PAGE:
An application developed by a team based at the Syracuse University School of Information Studies and its Center for Computational and Data Science (CCDS) has been selected as a 2019 TechConnect Defense Innovation Awardee.

TRACE, the Trackable Reasoning and Analysis for Collaboration and Evaluation project, is one of 95 technologies selected to present at the Defense TechConnect’s Innovation Summit and Showcase being held October 8-9 at National Harbor, Maryland. The annual conference recognizes the top 15 percent of submitted challenge technologies as ranked by the conference’s selection committee. Rankings are based on the potential positive impact the technology will have for warfighters and national security, according to conference organizers.

TRACE is a web-based application that provides an end-to-end workflow to support open source and all-source analysts. It was designed to help reduce cognitive biases and other common errors in reasoning and judgment. The app provides a flexible user experience that supports complex reasoning in a wide variety of settings. It also aids efficient report writing, helps decision-makers better understand analytic judgments, and promotes effective collaboration and knowledge-sharing within and across teams. In research testing, TRACE has been shown to significantly improve analysts’ reasoning and report writing and is easier to use relative to other applications.

Professor Jennifer Stromer-Galley, director of CCDS and lead researcher for the TRACE app, notes that intelligence analysis can be challenging work given the complexity and volume of information that intelligence workers must analyze. There are challenges with conducting thorough analyses, collaborating effectively, delivering accurate judgments, and composing analyses that provide a clear explanation of the reasoning within time pressures and the uncertainty of source materials, she notes. Some current techniques are difficult to use and only address certain elements of the analytical process, while existing software applications focus primarily on only the gathering and evaluating of information, she notes.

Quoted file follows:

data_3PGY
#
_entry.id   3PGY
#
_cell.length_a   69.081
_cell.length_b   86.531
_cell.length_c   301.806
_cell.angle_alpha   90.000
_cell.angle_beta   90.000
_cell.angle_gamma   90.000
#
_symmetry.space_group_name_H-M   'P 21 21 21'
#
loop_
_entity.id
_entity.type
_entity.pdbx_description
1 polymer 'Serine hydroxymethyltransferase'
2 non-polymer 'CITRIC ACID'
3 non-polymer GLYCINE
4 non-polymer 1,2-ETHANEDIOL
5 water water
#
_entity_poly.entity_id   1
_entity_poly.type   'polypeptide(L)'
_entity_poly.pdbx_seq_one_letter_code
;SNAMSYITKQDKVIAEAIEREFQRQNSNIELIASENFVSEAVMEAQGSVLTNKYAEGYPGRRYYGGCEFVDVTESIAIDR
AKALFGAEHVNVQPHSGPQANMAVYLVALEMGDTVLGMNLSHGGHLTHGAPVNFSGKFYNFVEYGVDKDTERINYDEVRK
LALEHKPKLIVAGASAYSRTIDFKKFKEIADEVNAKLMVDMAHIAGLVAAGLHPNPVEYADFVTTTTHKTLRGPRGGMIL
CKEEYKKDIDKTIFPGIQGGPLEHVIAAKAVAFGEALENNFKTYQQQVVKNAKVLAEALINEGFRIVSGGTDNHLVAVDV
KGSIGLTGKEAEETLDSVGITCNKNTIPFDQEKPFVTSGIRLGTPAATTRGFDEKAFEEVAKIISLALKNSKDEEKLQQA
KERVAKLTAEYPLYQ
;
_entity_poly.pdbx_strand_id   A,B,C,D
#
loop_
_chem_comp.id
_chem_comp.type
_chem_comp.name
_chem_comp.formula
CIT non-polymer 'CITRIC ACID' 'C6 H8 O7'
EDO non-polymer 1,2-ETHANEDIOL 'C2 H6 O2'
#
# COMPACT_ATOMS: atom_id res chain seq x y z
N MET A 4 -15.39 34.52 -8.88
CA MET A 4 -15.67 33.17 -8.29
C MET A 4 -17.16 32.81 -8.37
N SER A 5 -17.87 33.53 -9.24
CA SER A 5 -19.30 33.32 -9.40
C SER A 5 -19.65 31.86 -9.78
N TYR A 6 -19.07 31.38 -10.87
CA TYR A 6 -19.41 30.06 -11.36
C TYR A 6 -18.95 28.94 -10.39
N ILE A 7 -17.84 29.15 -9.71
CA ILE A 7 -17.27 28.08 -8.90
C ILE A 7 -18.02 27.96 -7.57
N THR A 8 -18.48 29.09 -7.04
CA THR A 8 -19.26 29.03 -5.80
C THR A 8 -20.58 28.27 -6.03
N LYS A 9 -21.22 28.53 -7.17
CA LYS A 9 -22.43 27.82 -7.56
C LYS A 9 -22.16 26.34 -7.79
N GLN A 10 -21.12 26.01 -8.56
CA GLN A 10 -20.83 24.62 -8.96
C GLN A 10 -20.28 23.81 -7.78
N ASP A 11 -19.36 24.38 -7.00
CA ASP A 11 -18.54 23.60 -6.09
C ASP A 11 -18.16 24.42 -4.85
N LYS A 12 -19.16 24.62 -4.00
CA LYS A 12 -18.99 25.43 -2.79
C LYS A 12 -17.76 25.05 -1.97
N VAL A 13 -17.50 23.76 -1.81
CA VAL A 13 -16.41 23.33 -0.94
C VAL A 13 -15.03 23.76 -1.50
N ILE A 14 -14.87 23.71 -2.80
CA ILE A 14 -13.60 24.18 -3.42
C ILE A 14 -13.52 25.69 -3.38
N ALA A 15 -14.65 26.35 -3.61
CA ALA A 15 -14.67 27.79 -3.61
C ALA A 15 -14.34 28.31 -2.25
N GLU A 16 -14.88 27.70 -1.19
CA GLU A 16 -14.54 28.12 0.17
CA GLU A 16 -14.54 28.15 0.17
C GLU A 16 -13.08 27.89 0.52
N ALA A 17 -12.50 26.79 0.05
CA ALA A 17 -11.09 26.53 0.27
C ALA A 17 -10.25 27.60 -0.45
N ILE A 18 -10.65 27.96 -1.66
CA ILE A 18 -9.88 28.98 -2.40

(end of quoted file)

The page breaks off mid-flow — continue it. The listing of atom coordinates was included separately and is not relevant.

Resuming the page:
“Our national security requires high quality intelligence analysis, and TRACE is meant to provide additional support for analysts in that mission,” says Stromer-Galley. “TRACE takes what we know from cognitive and social science and applies it to software to help reduce common cognitive biases, like confirmation bias. It also provides additional supports that streamline the analysis process, so that analysts don’t have to expend mental energy unnecessarily, enabling more efficient and accurate decision-making,” she adds.

Of the 95 awardees selected for this conference, only seven are affiliated or led by universities. In addition to the School of Information Studies, selected awardees included offerings from Dusquene University, George Washington University, Georgia Tech’s Research Corp., McMaster University, the Naval Postgraduate School, Texas Tech University, and the University of Otago in New Zealand.

The TRACE research team is led by Stromer-Galley and includes iSchool faculty and staff members Brian McKernan, Lael Schooler, Nancy McCracken, and Yatish Hegde. Other members of the team are Kate Kenski from the University of Arizona, James Folkestad and Ben Clegg from Colorado State University, Debi Plochocki from SRC, Inc., and several students and staff from across those institutions, plus subject matter experts from the defense industry.

The research that led to the TRACE app was supported by a multi-million dollar funding award from the CREATE (Crowdsourcing, Evidence, Reasoning, Argumentation, Thinking and Evaluation) Program of the Intelligence Advanced Research Projects Activity (IARPA), an arm of the Office for the Director of National Intelligence, which heads the nation’s intelligence efforts.